Esquire explores some of the hardships faced by young Americans in a must-read story titled "The war against youth." The story builds a parallel between the policies aimed at Baby Boomers and those aimed at the Millennials, comparing them with two economic models: an unaffordable Greek-style socialism for the old and a virulent capitalism for the young.
The story is also rich with data: We find out that in 1984 a person 65 and older was 10 times wealthier than someone younger than 35. In 2008, older Americans were almost 47 times wealthier than the youth. For every dollar the U.S. government spends on a child, $2.40 spent on an elder person. Since the recession, one in four young Americans has moved back in with their parents after living separately and one in three has postponed marrying.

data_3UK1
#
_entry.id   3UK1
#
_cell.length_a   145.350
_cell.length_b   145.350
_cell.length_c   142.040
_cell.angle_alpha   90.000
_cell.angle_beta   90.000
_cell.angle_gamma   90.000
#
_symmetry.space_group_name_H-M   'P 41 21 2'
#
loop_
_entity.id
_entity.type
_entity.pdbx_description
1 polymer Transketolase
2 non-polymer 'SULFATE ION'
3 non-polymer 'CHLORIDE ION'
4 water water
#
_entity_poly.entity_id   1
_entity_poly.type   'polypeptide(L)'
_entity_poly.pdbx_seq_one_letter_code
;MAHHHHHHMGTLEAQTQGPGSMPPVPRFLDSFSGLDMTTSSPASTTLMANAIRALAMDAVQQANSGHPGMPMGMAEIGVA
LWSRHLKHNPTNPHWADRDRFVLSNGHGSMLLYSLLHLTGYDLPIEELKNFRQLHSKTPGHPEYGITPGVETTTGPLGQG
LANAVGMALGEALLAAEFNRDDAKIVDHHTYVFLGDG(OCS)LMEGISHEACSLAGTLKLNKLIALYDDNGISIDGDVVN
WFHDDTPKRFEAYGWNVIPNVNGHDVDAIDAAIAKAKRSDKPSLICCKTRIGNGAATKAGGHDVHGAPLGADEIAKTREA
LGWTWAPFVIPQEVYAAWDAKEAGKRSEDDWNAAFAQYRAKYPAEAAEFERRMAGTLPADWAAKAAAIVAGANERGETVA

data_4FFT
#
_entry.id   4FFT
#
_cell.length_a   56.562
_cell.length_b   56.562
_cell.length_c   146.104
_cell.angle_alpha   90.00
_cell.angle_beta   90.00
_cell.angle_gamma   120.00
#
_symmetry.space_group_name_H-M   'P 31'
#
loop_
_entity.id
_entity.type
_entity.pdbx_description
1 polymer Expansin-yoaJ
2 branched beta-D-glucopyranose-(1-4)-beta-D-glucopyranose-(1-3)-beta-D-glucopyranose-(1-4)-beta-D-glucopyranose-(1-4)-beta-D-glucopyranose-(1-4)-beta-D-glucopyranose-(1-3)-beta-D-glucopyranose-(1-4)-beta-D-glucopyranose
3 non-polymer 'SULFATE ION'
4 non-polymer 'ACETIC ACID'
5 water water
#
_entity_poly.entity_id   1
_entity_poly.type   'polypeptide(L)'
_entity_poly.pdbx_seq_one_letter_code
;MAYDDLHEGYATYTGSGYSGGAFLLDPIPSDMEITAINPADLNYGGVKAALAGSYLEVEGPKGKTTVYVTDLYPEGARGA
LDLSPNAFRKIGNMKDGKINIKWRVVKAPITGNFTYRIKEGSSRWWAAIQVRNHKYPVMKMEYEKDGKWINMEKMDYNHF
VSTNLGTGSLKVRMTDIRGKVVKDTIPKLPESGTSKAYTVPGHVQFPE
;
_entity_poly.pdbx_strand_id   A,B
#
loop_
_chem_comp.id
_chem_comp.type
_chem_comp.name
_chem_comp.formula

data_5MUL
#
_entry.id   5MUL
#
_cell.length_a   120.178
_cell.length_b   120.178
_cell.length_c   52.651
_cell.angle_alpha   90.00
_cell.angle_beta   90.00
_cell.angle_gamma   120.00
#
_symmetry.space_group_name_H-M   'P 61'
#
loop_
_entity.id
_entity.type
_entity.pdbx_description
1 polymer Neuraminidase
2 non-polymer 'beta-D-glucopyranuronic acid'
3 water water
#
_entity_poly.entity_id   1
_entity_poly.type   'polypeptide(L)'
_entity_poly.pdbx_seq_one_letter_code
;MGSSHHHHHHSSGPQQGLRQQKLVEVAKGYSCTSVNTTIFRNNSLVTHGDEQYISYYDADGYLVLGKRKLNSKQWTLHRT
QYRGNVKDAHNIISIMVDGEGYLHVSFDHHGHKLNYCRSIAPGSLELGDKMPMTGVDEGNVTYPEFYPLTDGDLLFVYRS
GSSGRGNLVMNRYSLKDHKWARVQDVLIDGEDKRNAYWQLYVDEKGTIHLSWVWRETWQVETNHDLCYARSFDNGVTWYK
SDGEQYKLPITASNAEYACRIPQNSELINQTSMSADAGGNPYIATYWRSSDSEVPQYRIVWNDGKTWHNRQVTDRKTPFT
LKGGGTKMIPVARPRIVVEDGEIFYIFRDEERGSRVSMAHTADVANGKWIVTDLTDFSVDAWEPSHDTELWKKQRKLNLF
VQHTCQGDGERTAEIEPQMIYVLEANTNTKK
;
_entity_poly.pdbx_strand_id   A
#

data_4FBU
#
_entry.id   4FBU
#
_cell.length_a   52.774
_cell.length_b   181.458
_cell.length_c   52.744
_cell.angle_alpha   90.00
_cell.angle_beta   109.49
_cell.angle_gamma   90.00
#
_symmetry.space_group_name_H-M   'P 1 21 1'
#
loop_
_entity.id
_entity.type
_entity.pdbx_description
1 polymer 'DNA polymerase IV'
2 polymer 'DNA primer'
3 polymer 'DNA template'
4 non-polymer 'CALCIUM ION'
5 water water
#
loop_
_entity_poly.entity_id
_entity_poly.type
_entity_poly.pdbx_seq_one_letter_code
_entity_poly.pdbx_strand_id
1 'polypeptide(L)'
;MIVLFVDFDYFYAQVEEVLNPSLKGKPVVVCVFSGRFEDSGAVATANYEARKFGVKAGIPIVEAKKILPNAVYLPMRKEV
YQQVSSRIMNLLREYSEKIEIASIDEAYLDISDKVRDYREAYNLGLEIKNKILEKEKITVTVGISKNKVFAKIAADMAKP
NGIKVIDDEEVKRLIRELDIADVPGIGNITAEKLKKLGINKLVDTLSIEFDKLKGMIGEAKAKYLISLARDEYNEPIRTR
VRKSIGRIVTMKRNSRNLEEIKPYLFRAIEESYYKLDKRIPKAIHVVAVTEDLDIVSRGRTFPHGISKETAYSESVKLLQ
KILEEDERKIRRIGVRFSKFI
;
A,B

It all builds up to this year's elections: "Youth should be the only issue of the 2012 election, because all the subsidiary issues — inequality, the rising class system in America, the specter of decline, mass unemployment, the growing debt — are all fundamentally about the war against young Americans."
This story is part of the American Next, a special project exploring the hopes, fears and changing expectations of Missouri's next generation in challenging times.